This was one of Rick Owens' strongest collections to date. You could put that down to a lot of things; the signature showmanship - some models appeared painted head-to-toe in odd hues like mauve or blue - the reassuring presence of Owens' signatures and the new optimism and playfulness suggested in those child-like cartoonish embroideries and that more colourful palette. But probably the real strength of this collection came in its emotion. Just a few seasons ago Owens was the showman of Paris Fashion Week, the grand ringmaster of crowd-pleasing entertainment. His collections were about teams, gangs and clubs - remember that step team? How could you forget? Or how about the metal band, Winny Puhh? But Owens is tired of pandering to the masses, so is looking inwards, focusing on personal loyalties and the ideas of his nearest and dearest. That process was kicked off last season when he showed his collection using committed Rick Owens employees as models.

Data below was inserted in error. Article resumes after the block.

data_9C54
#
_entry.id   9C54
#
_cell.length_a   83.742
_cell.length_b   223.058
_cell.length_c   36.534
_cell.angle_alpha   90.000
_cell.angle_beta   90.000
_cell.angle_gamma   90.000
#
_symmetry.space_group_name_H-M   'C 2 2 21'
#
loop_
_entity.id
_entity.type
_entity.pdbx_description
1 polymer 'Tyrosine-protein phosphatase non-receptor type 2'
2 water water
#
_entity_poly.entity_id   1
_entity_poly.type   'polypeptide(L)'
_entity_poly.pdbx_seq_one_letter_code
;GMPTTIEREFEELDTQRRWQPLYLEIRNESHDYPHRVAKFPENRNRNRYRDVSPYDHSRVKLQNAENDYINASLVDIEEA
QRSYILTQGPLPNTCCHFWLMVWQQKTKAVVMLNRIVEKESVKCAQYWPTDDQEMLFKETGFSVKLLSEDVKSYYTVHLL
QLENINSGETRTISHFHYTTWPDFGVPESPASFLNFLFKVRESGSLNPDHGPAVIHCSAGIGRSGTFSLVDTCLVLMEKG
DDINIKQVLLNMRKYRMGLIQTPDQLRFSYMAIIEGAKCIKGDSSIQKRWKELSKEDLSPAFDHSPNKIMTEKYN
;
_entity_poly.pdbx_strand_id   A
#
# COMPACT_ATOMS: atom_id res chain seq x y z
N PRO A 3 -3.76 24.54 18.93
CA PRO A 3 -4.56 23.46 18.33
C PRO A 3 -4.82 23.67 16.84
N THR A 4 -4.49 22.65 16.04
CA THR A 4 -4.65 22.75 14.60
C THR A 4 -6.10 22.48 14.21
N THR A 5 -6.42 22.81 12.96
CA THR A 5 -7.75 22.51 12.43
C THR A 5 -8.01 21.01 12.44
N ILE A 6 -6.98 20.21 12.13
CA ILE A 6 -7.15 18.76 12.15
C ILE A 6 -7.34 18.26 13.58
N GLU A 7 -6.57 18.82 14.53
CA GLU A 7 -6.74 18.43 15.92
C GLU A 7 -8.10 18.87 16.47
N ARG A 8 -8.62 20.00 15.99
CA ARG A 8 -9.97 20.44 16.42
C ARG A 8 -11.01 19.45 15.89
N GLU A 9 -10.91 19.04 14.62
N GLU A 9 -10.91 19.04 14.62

This collection told two stories, both personal and touching in their own way. The first was that of a make-believe faun (the title of the collection), borrowed from L'apres-Midi D'un Faune, the famous poem by Stephane Mallarme, which was performed as a ballet by the Ballets Russes to music by Debussy. The story it tells, of 'primal urges, artificially expressed' to quote Owens, came through in the rawness - you could even say rudeness - of some of the pieces. They looked as if a creature who'd never worn clothes before tried to dress to meet human standards - see the shorts that were caught up and wrapped around a long sash of fabric, which recalled that infamous scarf from Mallarme's poem, or the haphazard panels of nylon hung from severe tunics as if wrongly stitched. No pieces conformed to contemporary expectations and standards - even a double breasted jacket was warped by being oversized. The second story was even more personal. It was that of Benoit, a model who has walked for Owens for years but was recently taken into his care on the invitation of Michele Lamy. To show his gratitude for this help, the boy would leave drawings of the pair around the house. These were the cheerfully spontaneous pictures that decorated tunics - a symbol of love and appreciation. When you think about it, Benoit is a reflection of many young men - the committed Rick Owens' tribe - who find comfort, safety and a sense of self in Owens' aesthetic and world.